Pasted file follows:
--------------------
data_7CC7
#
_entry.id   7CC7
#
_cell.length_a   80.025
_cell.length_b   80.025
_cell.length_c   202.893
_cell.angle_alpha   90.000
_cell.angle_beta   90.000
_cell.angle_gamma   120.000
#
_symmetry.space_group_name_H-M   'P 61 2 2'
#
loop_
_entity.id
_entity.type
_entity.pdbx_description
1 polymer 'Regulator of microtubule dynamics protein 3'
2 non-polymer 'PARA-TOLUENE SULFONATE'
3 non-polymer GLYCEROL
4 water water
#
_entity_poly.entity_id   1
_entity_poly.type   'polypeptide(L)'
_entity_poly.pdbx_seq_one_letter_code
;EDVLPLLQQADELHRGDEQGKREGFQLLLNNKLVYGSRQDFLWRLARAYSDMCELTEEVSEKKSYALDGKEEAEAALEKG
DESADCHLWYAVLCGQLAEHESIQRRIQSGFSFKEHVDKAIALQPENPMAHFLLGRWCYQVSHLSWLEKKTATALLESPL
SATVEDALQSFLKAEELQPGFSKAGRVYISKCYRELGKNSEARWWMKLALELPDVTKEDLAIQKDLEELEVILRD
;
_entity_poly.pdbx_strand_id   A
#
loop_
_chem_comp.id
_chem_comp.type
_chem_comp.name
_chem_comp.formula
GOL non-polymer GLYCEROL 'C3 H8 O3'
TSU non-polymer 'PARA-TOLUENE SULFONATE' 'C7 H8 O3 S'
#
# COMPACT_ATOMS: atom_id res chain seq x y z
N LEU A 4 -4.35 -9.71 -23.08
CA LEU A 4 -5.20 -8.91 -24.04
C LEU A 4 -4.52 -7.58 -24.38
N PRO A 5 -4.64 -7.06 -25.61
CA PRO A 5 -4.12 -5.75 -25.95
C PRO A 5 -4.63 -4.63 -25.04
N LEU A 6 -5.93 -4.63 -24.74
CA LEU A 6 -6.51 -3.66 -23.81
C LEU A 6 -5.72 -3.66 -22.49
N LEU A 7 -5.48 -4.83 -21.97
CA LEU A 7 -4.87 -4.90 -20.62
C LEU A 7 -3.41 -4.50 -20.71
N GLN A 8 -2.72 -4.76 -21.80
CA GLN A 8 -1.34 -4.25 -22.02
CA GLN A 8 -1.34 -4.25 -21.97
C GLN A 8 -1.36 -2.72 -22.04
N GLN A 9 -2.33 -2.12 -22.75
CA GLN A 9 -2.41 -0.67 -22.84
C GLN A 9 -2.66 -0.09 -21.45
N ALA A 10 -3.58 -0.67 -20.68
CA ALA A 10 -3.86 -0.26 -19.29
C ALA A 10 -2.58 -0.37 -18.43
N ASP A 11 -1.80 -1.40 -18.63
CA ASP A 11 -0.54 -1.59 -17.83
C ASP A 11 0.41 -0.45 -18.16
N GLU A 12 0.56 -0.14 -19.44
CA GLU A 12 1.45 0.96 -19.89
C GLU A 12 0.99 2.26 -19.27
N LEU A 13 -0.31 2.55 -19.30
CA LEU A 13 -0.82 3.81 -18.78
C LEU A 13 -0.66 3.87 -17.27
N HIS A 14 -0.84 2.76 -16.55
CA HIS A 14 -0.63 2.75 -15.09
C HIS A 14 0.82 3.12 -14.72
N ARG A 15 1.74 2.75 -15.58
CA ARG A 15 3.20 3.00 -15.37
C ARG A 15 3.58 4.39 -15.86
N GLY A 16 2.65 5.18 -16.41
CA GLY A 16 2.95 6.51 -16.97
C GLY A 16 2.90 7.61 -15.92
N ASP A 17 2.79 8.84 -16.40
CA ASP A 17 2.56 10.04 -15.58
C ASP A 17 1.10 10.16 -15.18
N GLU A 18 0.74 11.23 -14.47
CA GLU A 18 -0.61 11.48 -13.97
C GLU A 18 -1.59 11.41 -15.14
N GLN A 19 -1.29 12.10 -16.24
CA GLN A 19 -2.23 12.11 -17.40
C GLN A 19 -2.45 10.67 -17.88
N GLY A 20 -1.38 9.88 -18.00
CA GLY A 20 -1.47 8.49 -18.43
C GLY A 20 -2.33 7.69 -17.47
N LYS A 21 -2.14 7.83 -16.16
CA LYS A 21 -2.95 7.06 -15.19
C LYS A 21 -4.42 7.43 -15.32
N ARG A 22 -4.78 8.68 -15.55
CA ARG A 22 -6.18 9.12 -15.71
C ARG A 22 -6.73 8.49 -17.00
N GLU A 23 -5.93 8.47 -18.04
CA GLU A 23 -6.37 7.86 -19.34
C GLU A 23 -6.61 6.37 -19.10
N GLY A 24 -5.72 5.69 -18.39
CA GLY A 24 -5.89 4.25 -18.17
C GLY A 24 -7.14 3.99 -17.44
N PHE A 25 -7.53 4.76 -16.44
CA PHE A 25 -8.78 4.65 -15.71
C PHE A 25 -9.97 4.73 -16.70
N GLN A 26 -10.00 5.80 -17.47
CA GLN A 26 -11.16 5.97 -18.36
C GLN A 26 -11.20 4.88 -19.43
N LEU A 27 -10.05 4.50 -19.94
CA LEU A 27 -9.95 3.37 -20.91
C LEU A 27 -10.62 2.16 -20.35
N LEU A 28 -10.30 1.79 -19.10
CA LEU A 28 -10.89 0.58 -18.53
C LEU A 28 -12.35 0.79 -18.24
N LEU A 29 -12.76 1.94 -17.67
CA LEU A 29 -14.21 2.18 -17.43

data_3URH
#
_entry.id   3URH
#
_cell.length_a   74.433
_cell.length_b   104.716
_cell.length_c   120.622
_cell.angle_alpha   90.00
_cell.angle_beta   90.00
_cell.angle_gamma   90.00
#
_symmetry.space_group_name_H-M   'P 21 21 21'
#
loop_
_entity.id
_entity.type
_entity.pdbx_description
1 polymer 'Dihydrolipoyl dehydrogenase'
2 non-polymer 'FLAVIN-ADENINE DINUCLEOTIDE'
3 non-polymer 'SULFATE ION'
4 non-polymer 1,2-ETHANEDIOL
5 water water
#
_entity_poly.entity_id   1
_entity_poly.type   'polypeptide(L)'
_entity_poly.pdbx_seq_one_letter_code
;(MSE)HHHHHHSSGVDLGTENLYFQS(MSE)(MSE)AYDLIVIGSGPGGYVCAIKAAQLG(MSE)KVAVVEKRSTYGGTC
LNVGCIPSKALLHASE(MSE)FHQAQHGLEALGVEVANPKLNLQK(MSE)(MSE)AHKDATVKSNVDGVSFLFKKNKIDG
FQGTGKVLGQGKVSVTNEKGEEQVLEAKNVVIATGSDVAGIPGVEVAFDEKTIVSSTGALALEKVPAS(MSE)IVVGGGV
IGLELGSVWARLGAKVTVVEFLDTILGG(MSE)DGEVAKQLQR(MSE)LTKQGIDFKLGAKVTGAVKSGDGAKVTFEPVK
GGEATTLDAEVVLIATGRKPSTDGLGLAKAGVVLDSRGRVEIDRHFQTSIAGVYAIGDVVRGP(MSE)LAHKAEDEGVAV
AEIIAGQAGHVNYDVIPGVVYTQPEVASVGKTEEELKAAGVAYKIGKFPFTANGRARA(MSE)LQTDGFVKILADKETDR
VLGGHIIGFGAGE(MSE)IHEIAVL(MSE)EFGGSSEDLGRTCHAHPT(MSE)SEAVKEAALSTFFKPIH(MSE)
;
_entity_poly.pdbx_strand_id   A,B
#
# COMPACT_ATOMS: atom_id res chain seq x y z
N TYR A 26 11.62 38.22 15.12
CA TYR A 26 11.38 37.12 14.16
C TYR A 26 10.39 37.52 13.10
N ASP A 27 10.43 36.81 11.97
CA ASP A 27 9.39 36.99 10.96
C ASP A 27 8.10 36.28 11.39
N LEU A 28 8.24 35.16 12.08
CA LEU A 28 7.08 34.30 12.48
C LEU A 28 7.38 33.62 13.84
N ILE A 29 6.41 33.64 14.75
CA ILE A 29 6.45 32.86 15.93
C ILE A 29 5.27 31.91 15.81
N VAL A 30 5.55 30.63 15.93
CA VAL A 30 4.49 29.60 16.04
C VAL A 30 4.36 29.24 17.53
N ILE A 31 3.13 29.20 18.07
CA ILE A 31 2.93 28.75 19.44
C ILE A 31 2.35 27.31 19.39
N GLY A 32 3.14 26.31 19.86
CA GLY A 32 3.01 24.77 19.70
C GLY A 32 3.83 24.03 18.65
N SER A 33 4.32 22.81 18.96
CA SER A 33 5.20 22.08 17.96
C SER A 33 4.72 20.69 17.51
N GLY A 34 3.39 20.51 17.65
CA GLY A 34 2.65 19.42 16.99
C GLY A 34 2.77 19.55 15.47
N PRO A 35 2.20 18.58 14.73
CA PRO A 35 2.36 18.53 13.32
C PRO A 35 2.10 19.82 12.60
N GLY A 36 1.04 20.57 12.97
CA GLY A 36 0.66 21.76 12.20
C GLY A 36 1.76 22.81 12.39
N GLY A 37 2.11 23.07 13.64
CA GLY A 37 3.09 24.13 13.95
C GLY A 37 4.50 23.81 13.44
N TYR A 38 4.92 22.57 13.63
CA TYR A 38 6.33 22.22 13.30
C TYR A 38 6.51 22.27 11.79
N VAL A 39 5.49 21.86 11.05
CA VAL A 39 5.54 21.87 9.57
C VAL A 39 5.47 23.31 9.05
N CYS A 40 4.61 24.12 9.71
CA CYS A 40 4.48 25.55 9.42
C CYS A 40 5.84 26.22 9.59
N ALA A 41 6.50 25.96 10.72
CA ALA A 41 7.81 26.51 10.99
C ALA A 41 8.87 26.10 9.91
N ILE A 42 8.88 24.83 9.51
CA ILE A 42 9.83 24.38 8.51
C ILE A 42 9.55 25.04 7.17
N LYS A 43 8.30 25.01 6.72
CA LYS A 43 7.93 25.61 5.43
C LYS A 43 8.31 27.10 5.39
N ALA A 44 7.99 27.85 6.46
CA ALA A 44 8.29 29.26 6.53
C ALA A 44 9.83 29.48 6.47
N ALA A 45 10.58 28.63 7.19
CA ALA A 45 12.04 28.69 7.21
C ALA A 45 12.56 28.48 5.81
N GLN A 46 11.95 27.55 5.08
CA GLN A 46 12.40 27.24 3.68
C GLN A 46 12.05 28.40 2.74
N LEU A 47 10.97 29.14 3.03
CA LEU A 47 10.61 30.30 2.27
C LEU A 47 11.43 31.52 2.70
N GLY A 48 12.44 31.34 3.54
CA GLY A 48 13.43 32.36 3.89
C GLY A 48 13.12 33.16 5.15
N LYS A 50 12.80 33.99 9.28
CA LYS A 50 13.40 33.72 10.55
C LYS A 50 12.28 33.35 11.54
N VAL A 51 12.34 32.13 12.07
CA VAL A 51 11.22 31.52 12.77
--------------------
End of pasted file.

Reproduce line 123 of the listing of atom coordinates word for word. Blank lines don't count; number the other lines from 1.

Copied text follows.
_cell.length_a   74.433